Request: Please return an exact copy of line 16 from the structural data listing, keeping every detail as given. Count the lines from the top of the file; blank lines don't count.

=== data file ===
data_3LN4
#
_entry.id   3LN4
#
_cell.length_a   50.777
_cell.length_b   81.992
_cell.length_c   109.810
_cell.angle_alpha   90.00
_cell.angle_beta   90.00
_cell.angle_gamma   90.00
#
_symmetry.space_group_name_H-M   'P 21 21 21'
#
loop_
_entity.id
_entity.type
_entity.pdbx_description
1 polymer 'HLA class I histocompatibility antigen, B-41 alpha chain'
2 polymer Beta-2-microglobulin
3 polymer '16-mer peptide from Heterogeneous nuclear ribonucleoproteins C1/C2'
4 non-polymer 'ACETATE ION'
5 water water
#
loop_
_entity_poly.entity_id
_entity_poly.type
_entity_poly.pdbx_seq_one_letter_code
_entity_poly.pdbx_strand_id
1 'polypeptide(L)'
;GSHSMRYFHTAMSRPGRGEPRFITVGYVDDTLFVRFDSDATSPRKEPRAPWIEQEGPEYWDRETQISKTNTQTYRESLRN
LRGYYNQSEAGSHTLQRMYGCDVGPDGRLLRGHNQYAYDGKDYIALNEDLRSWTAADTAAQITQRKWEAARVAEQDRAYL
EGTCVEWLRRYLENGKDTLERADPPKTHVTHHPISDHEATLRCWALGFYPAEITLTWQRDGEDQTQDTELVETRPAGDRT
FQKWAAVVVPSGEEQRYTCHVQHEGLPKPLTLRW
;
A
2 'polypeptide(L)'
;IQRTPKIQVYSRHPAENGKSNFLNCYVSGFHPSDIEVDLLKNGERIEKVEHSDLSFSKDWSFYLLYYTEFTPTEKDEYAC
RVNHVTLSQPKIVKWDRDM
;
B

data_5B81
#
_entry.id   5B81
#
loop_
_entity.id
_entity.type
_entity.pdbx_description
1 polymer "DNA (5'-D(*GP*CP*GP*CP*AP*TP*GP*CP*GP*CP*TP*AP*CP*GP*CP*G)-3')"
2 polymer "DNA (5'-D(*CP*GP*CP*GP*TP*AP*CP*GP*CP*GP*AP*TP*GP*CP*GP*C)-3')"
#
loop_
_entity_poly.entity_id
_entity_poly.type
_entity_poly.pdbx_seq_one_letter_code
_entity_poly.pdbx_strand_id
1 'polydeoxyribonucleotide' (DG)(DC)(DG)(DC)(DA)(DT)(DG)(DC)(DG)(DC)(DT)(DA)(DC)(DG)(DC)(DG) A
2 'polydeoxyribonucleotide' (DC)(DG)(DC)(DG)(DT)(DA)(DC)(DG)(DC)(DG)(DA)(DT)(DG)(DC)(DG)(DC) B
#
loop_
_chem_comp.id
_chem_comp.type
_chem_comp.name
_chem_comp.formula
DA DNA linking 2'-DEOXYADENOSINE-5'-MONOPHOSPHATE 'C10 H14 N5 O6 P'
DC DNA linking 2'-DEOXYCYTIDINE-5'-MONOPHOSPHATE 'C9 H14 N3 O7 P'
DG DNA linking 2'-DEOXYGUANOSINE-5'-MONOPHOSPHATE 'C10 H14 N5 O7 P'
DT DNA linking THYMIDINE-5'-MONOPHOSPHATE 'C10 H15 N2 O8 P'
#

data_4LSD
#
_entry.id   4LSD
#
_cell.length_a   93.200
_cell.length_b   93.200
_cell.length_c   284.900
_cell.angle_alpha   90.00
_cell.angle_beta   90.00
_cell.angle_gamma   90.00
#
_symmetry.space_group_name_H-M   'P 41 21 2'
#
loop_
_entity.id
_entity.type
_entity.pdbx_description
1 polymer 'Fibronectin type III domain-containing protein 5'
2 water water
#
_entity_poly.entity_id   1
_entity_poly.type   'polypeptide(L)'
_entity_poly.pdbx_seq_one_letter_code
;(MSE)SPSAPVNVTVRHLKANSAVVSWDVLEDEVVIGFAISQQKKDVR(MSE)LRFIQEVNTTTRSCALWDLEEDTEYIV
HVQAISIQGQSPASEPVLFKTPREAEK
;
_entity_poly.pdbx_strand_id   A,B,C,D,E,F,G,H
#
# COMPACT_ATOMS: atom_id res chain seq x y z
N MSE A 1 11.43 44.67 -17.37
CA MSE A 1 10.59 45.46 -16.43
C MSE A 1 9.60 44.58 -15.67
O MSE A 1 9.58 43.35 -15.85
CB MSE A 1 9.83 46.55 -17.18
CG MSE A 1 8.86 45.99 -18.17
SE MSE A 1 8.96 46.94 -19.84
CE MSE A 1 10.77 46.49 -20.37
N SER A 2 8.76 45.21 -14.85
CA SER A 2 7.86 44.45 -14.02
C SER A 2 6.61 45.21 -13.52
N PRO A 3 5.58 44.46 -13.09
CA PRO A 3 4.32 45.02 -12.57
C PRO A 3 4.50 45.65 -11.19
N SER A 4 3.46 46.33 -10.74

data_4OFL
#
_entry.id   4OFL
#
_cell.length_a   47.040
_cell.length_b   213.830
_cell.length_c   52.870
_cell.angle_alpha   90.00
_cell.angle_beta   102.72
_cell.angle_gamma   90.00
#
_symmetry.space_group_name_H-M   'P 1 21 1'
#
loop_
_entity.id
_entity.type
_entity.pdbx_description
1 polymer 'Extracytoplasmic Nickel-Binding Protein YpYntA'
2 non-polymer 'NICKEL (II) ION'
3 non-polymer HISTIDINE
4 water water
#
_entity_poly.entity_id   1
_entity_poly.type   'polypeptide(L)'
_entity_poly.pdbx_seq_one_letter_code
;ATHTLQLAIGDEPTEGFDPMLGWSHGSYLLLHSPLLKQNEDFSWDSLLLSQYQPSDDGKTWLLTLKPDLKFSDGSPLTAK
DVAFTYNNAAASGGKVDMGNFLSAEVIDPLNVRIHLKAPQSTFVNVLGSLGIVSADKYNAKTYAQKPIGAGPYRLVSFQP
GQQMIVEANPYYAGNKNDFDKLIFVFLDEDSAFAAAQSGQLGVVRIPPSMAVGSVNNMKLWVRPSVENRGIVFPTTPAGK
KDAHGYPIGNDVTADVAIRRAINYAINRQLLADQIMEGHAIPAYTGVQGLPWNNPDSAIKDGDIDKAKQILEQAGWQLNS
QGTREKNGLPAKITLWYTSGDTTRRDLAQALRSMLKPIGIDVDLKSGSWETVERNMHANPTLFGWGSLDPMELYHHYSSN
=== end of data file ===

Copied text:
_entity.type